Moral Obligation in Simone de Beauvoir's
The Ethics of Ambiguity
In her 1947 work The Ethics of Ambiguity Simone de Beauvoir lays out the framework of an existentialist ethics. One of the central tenets of existentialism is that all values spring from human freedom. So an existentialist ethics must be founded on freedom. Whereas all humans are free for existentialism, according to Beauvoir the moral person takes a certain stance towards his or her freedom. If one wills oneself free by affirming one’s freedom instead of running from it or denying it, one can achieve what Beauvoir calls genuine or moral freedom: “To will oneself free is to effect the transition from nature to morality by establishing a genuine freedom on the original upsurge of our existence.” (1)
In postulating two different levels of freedom like this, namely, natural freedom and moral freedom, Beauvoir undoubtedly was influenced by the moral philosophy of Immanuel Kant. (2) In his Foundations of the Metaphysics of Moral Kant contends that “a positive concept of freedom . . . which is so much the richer and more fruitful” flows from what he calls a merely negative definition of freedom as a will “effective independently of foreign causes determining it.” Furthermore, Kant identifies this positive concept of freedom with morality, saying: “a free will and a will under moral laws are identical.” (3) There are references to Kant in a number of places in The Ethics of Ambiguity. For instance, Beauvoir states that her “precept will be to treat the other as a freedom, so that his end may be freedom," (4) inviting a comparison to Kant's formulation of the Categorical Imperative wherein we are enjoined to treat others never as a means only but always as an end. She also states that her ethics is an individualistic ethics in the spirit of Kant in that “it accords to the individual an absolute value and that it recognizes in him alone the power of laying the foundations of his own existence." (5) But Beauvoir’s existentialist ethics ends up being quite different from Kant’s ethics. One way this is apparent is in the positions that Beauvoir takes when discussing concrete cases of personal moral obligation. What Beauvoir says should be done in these cases usually presents a stark contrast to Kant.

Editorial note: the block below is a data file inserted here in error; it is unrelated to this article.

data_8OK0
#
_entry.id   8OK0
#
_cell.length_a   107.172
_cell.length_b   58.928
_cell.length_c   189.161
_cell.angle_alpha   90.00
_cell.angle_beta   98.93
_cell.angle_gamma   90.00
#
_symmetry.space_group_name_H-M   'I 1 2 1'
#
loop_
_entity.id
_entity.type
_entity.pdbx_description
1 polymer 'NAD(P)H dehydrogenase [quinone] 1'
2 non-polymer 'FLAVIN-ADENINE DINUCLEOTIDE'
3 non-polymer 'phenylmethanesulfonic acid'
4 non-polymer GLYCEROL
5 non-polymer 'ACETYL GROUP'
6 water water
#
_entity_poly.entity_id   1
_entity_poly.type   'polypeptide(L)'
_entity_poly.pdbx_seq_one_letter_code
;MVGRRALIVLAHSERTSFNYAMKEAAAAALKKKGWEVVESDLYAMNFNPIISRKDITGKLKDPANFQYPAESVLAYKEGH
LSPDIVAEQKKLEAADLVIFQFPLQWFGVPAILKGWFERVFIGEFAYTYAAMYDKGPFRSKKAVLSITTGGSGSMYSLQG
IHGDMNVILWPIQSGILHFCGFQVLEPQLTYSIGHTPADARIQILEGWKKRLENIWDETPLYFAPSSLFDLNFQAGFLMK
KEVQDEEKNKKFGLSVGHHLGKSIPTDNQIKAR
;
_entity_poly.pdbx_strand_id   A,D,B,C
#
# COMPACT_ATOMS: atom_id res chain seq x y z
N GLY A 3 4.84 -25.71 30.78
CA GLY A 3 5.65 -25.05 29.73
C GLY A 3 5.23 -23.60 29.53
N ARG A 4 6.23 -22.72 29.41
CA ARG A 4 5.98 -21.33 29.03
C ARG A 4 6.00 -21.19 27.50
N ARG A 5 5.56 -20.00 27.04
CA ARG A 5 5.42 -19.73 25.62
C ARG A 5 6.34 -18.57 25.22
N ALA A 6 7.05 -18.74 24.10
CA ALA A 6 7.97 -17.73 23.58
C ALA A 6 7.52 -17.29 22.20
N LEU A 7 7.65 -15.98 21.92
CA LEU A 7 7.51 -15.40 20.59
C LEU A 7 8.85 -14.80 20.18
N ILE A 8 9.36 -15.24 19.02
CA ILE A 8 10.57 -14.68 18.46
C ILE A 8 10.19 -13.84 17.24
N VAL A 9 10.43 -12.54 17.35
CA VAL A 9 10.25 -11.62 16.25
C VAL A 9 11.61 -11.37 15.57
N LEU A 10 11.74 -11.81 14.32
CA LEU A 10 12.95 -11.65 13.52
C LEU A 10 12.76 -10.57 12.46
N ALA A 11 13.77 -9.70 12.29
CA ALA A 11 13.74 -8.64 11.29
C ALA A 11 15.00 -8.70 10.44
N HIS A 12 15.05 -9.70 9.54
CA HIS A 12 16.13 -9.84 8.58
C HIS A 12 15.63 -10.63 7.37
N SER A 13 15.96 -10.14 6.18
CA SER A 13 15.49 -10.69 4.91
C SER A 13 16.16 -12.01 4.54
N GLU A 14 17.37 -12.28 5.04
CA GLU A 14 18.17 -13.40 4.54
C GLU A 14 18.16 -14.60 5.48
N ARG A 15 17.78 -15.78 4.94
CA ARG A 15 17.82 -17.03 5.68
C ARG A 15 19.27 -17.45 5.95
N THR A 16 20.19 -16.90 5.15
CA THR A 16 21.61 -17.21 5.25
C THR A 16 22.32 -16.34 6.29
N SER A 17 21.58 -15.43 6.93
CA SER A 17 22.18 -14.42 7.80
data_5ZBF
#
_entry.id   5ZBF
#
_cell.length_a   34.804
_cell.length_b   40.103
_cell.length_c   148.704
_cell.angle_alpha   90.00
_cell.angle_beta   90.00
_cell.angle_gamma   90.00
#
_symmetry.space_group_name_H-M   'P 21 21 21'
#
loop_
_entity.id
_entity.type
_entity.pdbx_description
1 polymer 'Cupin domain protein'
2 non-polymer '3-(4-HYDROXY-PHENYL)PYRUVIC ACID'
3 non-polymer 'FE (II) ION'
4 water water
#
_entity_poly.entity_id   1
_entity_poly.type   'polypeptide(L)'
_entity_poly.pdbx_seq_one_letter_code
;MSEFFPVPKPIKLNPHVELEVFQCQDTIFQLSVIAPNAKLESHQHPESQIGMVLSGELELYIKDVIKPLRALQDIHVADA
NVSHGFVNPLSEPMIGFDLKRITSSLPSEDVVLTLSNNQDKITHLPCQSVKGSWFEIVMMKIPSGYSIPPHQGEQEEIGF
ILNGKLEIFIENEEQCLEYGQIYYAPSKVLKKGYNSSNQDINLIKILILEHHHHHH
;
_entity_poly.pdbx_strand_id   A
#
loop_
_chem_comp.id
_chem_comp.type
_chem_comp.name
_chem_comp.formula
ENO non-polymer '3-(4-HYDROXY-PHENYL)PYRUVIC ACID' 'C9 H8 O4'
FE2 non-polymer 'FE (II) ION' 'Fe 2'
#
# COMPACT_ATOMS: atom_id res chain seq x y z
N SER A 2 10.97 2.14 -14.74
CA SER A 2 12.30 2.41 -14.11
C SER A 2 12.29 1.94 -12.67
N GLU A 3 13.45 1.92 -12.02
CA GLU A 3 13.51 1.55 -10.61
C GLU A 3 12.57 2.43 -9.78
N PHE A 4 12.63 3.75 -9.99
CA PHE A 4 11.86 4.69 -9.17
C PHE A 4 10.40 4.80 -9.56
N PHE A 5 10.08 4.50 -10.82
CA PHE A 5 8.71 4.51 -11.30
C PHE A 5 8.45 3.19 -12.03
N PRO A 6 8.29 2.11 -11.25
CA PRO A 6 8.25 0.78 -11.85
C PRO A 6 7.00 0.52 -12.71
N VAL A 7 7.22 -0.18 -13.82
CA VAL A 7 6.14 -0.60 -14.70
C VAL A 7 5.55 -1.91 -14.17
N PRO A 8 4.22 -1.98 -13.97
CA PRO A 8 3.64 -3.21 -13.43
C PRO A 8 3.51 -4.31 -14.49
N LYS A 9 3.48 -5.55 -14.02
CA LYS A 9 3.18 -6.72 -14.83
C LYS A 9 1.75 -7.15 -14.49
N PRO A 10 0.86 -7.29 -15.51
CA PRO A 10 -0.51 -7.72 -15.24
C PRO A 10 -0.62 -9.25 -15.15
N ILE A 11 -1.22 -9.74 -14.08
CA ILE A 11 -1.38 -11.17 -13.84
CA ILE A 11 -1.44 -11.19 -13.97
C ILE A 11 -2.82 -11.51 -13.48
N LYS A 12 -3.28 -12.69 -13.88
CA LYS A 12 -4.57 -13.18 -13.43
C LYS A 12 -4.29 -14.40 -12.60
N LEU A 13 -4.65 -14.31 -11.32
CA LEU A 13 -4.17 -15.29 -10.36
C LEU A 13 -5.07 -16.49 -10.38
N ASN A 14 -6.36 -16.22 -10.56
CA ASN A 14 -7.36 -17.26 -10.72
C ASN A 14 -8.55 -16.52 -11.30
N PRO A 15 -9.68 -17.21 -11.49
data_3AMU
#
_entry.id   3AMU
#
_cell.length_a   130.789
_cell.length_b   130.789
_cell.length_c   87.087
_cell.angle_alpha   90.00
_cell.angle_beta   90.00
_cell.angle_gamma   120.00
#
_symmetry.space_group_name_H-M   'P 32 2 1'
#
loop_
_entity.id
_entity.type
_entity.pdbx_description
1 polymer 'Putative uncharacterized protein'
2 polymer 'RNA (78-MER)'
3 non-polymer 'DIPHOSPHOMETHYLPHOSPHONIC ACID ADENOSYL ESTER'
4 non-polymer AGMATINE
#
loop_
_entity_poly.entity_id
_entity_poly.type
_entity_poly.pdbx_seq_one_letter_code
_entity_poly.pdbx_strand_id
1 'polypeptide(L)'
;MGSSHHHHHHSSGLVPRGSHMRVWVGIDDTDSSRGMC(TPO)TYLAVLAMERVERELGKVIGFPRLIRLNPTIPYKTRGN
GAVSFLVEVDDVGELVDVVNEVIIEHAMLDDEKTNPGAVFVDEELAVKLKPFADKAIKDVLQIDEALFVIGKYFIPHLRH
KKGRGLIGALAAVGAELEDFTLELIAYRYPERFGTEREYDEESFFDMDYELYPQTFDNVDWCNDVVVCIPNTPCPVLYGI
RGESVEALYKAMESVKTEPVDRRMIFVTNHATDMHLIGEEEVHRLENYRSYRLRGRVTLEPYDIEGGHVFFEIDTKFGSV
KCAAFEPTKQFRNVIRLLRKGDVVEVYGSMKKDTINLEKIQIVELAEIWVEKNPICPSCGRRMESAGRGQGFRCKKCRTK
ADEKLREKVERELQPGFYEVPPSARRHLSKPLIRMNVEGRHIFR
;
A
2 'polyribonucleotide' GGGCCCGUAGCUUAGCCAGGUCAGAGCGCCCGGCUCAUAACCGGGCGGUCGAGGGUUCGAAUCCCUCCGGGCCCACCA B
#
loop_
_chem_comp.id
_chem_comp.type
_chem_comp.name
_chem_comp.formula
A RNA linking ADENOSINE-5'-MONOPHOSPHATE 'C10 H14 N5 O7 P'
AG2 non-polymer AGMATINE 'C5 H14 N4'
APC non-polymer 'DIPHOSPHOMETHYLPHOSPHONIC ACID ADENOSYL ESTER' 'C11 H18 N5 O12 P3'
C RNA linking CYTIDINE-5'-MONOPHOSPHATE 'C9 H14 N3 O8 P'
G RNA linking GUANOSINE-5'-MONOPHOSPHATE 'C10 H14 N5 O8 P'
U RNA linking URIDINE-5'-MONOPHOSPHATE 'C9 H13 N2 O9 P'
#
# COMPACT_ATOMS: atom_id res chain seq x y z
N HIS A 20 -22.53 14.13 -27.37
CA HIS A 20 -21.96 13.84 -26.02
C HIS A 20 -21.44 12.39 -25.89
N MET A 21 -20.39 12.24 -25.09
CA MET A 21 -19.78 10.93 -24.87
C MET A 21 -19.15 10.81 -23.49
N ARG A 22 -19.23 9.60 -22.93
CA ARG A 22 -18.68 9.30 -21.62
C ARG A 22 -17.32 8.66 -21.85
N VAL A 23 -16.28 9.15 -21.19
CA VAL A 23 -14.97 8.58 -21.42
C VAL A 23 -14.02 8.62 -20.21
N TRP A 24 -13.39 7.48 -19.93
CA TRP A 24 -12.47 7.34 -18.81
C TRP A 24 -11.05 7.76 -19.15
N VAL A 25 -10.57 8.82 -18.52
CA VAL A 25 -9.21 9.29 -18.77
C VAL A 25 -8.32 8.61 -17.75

From these previous quotations one can safely infer that Beauvoir’s ethics is strongly anti-paternalistic. Whatever an individual human's happiness may turn out to be, it is not something that can be determined by someone else and imposed from the outside.The good of others is “an absolute end,” Beauvoir states, “but we are not authorized to decide upon this end a priori.” (6) Yet by postulating two levels of freedom, Beauvoir avoids the overly rigorous position that one may never intercede in the decisions of others. For instance, Beauvoir gives the example of a young girl who, saved from a suicide attempt, goes on to get married, have children, be happy. Her friends were right to enable this girl subsequently to reject “this heedless act”, she judges. While undoubtedly a free act, this girl's suicide attempt was not an exercise of genuine freedom.In it she was not acting in common with others to pursue a joint end.Yet she is certainly capable of doing so.By saving her life her friends were enabling her to act not just freely, but so that her end might be freedom.
Against this example Beauvoir balances the example of the desperate melancholic patient who is kept from committing suicide by the cheerful tyrants controlling his care.The implication is that it is wrong to stand in his way.A more problematic example that Beauvoir gives is that of an addicted friend desperately begging for money to support his habit.Such an individual ideally should be made aware of the “real demands of his freedom”, in order to seek a cure.But if one can do nothing to bring about such a conversion, one might as well give into his pleas, she says.At this point, Beauvoir turns consequentialist.If denied, the addict might resort to truly desperate measures.In a disguised gibe at Kant she adds: “It is no more necessary to serve an abstract ethics obstinately than to yield without due consideration to impulses of pity or generosity; violence is justified only if it opens concrete possibilities to the freedom which I am trying to save.” (7)
also asks the same question of whether intervention in someone's life offers
real hope to the person in another case she considers, the case of Gregers
in Ibsen's The Wild Duck. Should Gregers tell his friend that his
adored daughter was really fathered by another man?No, Beauvoir judges:
An individual lives in a situation of falsehood; the
falsehood is violence, tyranny:shall I tell the truth
in order to free the victim?It would first be
necessary to create a situation of such a kind that the
truth might be bearable and that, though losing his
illusions, the deluded individual might again find
about him reasons for coping. (8)